The Lyttelton Times changed its name to the Christchurch Times in 1929, then stopped publishing in 1935 because the competition was too great. When it ended, it was the oldest newspaper in the country. The building was still used for newspapers though – New Zealand Newspapers Ltd, formerly the Lyttelton Times Company, kept publishing the evening Star-Sun, which had started as the Star in 1868. In 1958 the Star-Sun moved out of this building to a new location in Kilmore Street, and changed its name to the Christchurch Star.
Once all the newspapers had departed, the building was occupied by several different commercial tenants over the years, including The Record Joynt and the fondly remembered Atlantis Market, described by journalist Russell Brown as “a long-gone hippie emporium”. Before the 2011 earthquake, there was a Tandoori Palace restaurant on the ground floor and Base Backpackers above. On the Gloucester Street side, the ground floor was home to a number of restaurants including Samurai Bowl, O-cha Thai, and Le Pot Au Feu. By August that year the building would be demolished.
We take it for granted now, but it’s really not that long that Christchurch has had a city council that covered the whole city – only since 1989.
Before that was not only the Christchurch City Council (established in 1862) but also the Waimairi, Paparua, Halswell, and Heathcote County Councils, the Riccarton Borough Council, and the Christchurch Drainage and Transport Boards. Phew!
( The Banks Peninsula District Council joined Christchurch City Council later on, in 2005)
And that doesn’t even take into account other councils that had existed prior to that – one of which was the Sydenham Borough Council whose first meeting was held this day in 1877. At the time the population of the borough was between 5-6,000, which grew to around 12,000 by the turn of the century. According to The Cyclopedia of New Zealand by 1902 Sydenham had 26 miles of streets, 95 gas lamps for street lighting with 2009 ratepayers. Businesses included butchers, bootmakers, bakers and builders!
This WORD session was hosted by David Higgins, Upoko of Moeraki Rūnanga, with kōrero by the book’s editors Helen Brown (Ngāi Tahu) and Takerei Norton (Ngāi Tahu), and by book contributors Robyn Walsh (Ngāi Tahu) and Mike Stevens (Ngāi Tahu).
The book emerged from the work of the Ngāi Tahu Archives team on Kā Huru Manu, the amazing Ngāi Tahu digital atlas. While collecting and recording places names around Te Waipounamu, the research team realised they were also discovering the names and stories of people who were the very heart of Ngāi Tahu whakapapa. This book is intended to be the first of a series born out of the work of the atlas, and a second volume is already in process.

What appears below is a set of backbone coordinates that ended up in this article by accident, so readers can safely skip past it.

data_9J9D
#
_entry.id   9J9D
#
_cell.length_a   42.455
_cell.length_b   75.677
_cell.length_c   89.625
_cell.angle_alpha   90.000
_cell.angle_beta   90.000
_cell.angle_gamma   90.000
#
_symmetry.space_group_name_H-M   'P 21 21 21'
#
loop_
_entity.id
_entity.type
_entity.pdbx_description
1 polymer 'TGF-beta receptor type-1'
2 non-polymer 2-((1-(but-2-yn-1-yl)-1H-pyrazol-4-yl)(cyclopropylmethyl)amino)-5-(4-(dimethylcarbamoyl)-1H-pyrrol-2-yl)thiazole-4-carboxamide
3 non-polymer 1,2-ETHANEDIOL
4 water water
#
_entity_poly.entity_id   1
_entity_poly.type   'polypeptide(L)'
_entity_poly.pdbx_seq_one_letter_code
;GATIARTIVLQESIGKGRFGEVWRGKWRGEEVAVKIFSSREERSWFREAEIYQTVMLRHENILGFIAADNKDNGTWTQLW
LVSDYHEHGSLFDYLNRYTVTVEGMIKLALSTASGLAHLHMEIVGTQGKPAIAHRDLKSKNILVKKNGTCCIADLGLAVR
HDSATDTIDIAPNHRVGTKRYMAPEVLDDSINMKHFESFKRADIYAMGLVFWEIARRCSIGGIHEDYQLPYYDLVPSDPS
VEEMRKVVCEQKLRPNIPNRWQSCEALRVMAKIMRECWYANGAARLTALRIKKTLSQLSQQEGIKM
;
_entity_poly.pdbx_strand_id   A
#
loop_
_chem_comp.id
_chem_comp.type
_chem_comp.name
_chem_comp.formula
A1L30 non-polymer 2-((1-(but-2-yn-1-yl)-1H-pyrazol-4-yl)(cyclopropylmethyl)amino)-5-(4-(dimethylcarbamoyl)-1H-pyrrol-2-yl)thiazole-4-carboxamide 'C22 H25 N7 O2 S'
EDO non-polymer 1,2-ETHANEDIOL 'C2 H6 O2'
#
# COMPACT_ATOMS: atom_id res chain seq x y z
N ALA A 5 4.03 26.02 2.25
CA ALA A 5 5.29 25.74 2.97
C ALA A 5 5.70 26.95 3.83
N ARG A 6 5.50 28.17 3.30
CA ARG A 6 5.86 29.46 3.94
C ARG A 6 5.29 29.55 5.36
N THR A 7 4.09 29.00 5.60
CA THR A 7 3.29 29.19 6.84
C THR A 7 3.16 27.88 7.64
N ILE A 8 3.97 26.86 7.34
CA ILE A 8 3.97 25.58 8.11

The individual biographies in Tāngata Ngāi Tahu cover 200 years of Ngāi Tahu whānau history, producing a ‘tribal family album’ of stories and images. Editor Helen Brown talked about how among the stories of the ordinary, often household names in te iwi, have been revealed the extraordinary lives of so many Ngāi Tahu people.
The book has been arranged by person/name, which Helen said gives a more nuanced history than a book based on themes or a more traditional history book arrangement, perhaps in alphabetical or chronological order. The order of the book does invoke a back-and-forth journey across time, with people from the 1800s to more recent times spread at random throughout the book. The effect embraces serendipity, with a mix of stunning, historical black-and-white photographs between more modern colour images drawing the reader into the rich history within.
Each biography had a limit of 1000 words, and editing to this limit Helen described as often excruciating. “Whole books are needed,” she said. Perhaps for individual whānau this book will plant the seed to pick up the stories and expand on them for their own tīpuna?
The biographies have been written by a team of writers, whose writing experience in this context Helen described as ranging from gathering the purely anecdotal to more academic pursuits. We were lucky to have some of the writers present in the team of speakers at the WORD event, and each speaker featured an individual from the book, giving the audience a summary of their whakapapa and life.
Robyn Walsh talked about her mother Dorothy Te Mahana Walsh of Ngāi Tahu and Ngāti Kahungunu decent, a leader heavily involved in the ‘hui hopping’ during the Waitangi Tribunal Hearings and a keen performer who travelled to San Francisco supporting the Te Māori exhibition. Robyn concluded “we need and must remember these histories and people.”
Others spoken about on the day were Amiria Puhirere – a stunning figure standing in her full-length korowai in the photo on page 86, she was a prominent leader and renowned weaver who lived at Ōnukū on the Akaroa Harbour; Trevor Hapi Howse – a major part of the research team that led the long work for Ngāi Tahu Te Kerēme/the Ngāi Tahu Waitangi Claim and a key figure in the Kā Huru Manu project; and William Te Paro Spencer – a seafaring kaumātua and muttonbirder, described as “proudly and strongly Ngāi Tahu” and “very much a Bluff local but wordly with it”.
As mentioned above, one of the strong features of the book are the photographs, many of which are from iwi archives and other private collections, and often have not been published or displayed outside the embrace of whānau before. It is clear that it is something special these photos are being shared not only with iwi whānui but with the whole country, and such a personal act of whakawhanaungatanga is to be valued and cherished.
Although the prime audience for the book is Ngāi Tahu tāngata there has been huge interest in it since media company The Spinoff published an article about Mere Harper, who helped setup the Plunket organisation. The audience has since become national and international, with a strong focus on the book’s contribution to the historical narrative of Aotearoa.